Stacie Berry
KELLER WILLIAMS REALTY / Metropolitan | 603-361-1386 | stacieberry@kw.com


Posted by Stacie Berry on 7/22/2018

Moving into a new home can often be a frantic, exhausting task. Matters are made worse if the house you are moving into wasnít cleaned thoroughly after the previous movers left.

 However, the best time to clean a house is before you move in. This is due to the fact that cleaning shelves is easier before theyíve been filled, and vacuuming carpets is simpler if the house doesnít yet have any furniture.

 So, in this article weíre going to show you the best way to clean your new home before you move in to avoid having to move objects around once youíve brought them inside.

 Before moving day

 The idea moment to clean your new home is before the moving truck arrives. If possible, pick a day after the previous owners have moved out that is close to your move-in date. Bring all of your cleaning supplies with you, including cloths, towels, a duster, vacuum, hardwood floor polish, glass cleaner, bathroom cleaner, and so on.

It might be tempting to just start scrubbing as soon as youíre inside, but first take a moment to walk through the house and make a list of all the cleaning tasks you would like to accomplish before moving in.

Not only will your list help you determine how long youíll need to clean, but it will also give some organization to your day and keep you on track.

On or after moving day

You donít always have the luxury of being able to clean your new home beforehand. If youíre moving across states or are on a tight move-in/move-out schedule, you might have to clean your house as you move in.

In this case, the best solution is to organize your boxes and furniture by room. Then, when moving them inside, put them in the corner of a room in a neat pile. This will leave access to most of the room so that you can clean before putting things away.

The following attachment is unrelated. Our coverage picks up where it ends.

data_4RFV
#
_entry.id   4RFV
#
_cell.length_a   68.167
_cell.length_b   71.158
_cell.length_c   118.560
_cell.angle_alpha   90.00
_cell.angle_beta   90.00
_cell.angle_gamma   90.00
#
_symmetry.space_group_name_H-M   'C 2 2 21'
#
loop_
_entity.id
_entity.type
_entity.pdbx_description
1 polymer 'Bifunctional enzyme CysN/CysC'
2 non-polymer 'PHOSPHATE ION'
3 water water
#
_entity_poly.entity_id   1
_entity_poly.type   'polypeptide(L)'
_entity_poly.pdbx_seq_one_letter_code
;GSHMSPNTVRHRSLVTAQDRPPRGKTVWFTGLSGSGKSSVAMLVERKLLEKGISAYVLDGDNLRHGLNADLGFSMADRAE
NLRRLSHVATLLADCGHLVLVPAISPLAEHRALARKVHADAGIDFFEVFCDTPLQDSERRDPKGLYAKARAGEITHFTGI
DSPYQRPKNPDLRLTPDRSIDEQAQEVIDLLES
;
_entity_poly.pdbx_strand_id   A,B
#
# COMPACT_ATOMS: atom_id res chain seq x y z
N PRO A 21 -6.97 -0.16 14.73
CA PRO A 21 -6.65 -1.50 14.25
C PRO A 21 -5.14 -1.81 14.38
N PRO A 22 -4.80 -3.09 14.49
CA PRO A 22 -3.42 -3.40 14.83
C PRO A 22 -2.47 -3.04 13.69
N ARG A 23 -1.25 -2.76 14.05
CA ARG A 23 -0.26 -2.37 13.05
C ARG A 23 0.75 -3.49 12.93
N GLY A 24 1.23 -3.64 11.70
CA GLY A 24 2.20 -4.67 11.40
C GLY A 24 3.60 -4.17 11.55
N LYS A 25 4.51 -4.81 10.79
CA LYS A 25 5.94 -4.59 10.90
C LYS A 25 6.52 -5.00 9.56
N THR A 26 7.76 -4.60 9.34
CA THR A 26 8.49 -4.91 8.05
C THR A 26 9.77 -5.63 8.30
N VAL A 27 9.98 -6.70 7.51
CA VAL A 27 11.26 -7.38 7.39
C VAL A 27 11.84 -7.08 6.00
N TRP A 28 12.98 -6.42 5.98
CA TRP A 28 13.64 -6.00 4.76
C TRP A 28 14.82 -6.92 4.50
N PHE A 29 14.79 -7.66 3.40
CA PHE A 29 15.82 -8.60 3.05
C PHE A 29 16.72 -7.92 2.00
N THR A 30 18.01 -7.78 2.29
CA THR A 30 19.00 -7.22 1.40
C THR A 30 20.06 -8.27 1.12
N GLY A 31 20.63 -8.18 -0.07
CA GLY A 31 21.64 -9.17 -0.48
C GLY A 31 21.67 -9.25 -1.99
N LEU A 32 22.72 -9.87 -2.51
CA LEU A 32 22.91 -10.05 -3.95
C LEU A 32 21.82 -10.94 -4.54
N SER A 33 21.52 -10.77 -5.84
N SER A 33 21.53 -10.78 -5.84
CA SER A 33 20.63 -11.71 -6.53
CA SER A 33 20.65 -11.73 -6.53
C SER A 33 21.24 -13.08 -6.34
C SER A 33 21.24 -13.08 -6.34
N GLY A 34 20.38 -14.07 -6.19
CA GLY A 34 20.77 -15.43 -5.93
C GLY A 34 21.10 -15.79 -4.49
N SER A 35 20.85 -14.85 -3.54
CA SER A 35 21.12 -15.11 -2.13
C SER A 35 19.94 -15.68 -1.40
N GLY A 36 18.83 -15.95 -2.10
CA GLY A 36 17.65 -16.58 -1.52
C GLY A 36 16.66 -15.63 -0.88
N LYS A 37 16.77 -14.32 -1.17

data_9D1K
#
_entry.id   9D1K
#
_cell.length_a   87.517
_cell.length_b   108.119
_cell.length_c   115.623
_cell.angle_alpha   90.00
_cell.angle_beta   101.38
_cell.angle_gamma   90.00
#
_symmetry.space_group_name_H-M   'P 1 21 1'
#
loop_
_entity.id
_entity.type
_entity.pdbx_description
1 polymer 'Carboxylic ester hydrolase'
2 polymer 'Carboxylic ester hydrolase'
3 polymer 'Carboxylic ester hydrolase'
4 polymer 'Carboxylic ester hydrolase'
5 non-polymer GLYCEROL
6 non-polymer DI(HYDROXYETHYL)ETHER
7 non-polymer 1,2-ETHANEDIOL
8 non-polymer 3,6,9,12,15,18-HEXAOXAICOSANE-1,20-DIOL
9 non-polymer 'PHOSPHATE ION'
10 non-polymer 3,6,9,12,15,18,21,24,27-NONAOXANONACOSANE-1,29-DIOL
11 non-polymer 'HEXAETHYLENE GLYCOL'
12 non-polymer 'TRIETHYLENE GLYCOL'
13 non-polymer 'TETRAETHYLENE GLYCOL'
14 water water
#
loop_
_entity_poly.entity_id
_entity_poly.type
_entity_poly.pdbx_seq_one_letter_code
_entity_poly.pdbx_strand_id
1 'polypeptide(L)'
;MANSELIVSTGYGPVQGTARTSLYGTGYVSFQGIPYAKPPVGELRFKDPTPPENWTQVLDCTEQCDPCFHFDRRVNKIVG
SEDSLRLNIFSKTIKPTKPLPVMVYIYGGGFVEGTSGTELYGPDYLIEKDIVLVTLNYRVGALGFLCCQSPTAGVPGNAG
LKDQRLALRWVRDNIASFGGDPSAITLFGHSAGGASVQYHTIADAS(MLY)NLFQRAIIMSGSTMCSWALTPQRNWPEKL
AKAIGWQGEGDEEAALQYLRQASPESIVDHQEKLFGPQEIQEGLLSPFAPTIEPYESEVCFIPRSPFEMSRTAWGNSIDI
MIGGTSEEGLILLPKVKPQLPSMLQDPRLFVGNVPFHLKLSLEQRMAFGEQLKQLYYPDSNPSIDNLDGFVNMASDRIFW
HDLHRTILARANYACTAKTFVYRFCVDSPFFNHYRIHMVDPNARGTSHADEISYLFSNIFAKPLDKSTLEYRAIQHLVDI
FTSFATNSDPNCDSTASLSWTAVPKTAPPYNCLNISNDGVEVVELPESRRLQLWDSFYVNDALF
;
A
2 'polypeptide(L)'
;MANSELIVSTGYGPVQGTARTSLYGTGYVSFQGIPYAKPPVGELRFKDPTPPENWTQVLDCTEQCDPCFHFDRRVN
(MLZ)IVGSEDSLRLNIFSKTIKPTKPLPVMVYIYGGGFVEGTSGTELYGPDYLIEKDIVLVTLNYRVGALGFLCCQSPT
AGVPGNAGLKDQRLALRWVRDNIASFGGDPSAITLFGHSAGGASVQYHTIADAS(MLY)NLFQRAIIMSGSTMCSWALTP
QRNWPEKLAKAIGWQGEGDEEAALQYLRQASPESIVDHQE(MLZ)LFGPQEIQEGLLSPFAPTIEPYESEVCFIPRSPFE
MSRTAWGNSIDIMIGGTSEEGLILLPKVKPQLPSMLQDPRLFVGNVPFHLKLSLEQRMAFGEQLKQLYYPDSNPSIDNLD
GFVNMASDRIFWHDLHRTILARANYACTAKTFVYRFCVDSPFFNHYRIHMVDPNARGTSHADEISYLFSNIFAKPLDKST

Make sure you and your family are on the same page in terms of organizing items on moving day. If you have family members who start unpacking boxes, let them know they could be more helpful by picking up a duster or cleaning some windows rather than putting items in their future places.

Room by room cleaning

There are some rooms in your house that require special attention. Letís start with the kitchen.

When it comes to cleaning your appliances (refrigerator, oven, microwave, etc.), itís a good idea to spray on some degreaser or baking soda/vinegar solutions in advance to let them soak and loosen up any debris before you start scrubbing them. Soaking them all at once will help you save time cleaning.

The bathroom poses a challenge when moving in for two reasons. Since bathrooms tend to be small and crowded, it can be hard to work inside of them if there are boxes in the way. To avoid this, stack all of your bathroom items outside in the hallway or in the bathroom closet while you clean.




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Posted by Stacie Berry on 7/15/2018

For home sellers, it is essential to dedicate the necessary time and resources to streamline the process of adding your property to the real estate market. In addition, you should prepare for any challenges that you may encounter after your home is listed. By doing so, you can avoid many costly mistakes.

Ultimately, there are numerous costly mistakes that may prevent a home seller from optimizing the value of his or her residence, including:

1. Underestimating Your Closing Costs

Closing costs may put a major dent in how much you obtain for your house. Fortunately, you can calculate your closing costs before you sell your home.

Consider all of the expenses that may be included in your closing costs. From attorney and other professional fees to excise tax expenses, you'll want to account for any and all costs that may impact how much you'll earn for your house.

Also, if you ever have concerns or questions about closing costs, be sure to consult with a real estate agent. This housing market professional can explain how closing costs work and help you plan accordingly.

2. Guessing Your Home's Price

What you paid for your home several years ago is unlikely to be what the same as what your house is worth today. Thankfully, you can meet with a home appraiser to determine the true value of your property.

A home appraisal offers a great first step to determining the right price for your home. Meanwhile, a home appraiser may be able to help you identify home problems that you can correct prior to adding your home to the real estate market.

Furthermore, don't forget to check out the prices of comparable homes that are available in your area. This will provide you with the housing market data that you need you to price your home competitively from the get-go, boosting your chances for a quick home sale.